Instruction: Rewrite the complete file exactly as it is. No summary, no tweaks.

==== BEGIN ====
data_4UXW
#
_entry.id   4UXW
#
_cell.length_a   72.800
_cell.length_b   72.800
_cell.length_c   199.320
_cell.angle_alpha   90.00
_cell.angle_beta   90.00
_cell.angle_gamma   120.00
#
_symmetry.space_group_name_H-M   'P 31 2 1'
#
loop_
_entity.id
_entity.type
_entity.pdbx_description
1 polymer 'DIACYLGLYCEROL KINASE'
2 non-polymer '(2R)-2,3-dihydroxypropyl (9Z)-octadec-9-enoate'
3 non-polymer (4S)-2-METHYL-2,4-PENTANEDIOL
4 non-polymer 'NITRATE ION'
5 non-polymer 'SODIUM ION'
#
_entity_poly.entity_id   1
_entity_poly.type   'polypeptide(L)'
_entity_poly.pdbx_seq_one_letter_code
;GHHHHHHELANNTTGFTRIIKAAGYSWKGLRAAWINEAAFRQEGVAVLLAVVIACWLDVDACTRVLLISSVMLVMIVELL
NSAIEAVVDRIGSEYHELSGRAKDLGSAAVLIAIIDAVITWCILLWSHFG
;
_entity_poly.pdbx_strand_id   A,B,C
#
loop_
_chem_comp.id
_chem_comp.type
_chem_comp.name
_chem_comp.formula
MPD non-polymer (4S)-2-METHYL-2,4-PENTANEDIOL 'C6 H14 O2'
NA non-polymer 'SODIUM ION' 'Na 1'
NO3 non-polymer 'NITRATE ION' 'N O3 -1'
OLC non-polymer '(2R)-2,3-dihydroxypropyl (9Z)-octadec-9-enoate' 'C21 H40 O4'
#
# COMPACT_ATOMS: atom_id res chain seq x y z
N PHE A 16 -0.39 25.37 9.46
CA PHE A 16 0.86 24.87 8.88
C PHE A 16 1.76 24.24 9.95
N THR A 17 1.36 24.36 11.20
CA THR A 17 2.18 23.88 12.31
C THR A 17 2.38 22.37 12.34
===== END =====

data_4UXW
#
_entry.id   4UXW
#
_cell.length_a   72.800
_cell.length_b   72.800
_cell.length_c   199.320
_cell.angle_alpha   90.00
_cell.angle_beta   90.00
_cell.angle_gamma   120.00
#
_symmetry.space_group_name_H-M   'P 31 2 1'
#
loop_
_entity.id
_entity.type
_entity.pdbx_description
1 polymer 'DIACYLGLYCEROL KINASE'
2 non-polymer '(2R)-2,3-dihydroxypropyl (9Z)-octadec-9-enoate'
3 non-polymer (4S)-2-METHYL-2,4-PENTANEDIOL
4 non-polymer 'NITRATE ION'
5 non-polymer 'SODIUM ION'
#
_entity_poly.entity_id   1
_entity_poly.type   'polypeptide(L)'
_entity_poly.pdbx_seq_one_letter_code
;GHHHHHHELANNTTGFTRIIKAAGYSWKGLRAAWINEAAFRQEGVAVLLAVVIACWLDVDACTRVLLISSVMLVMIVELL
NSAIEAVVDRIGSEYHELSGRAKDLGSAAVLIAIIDAVITWCILLWSHFG
;
_entity_poly.pdbx_strand_id   A,B,C
#
loop_
_chem_comp.id
_chem_comp.type
_chem_comp.name
_chem_comp.formula
MPD non-polymer (4S)-2-METHYL-2,4-PENTANEDIOL 'C6 H14 O2'
NA non-polymer 'SODIUM ION' 'Na 1'
NO3 non-polymer 'NITRATE ION' 'N O3 -1'
OLC non-polymer '(2R)-2,3-dihydroxypropyl (9Z)-octadec-9-enoate' 'C21 H40 O4'
#
# COMPACT_ATOMS: atom_id res chain seq x y z
N PHE A 16 -0.39 25.37 9.46
CA PHE A 16 0.86 24.87 8.88
C PHE A 16 1.76 24.24 9.95
N THR A 17 1.36 24.36 11.20
CA THR A 17 2.18 23.88 12.31
C THR A 17 2.38 22.37 12.34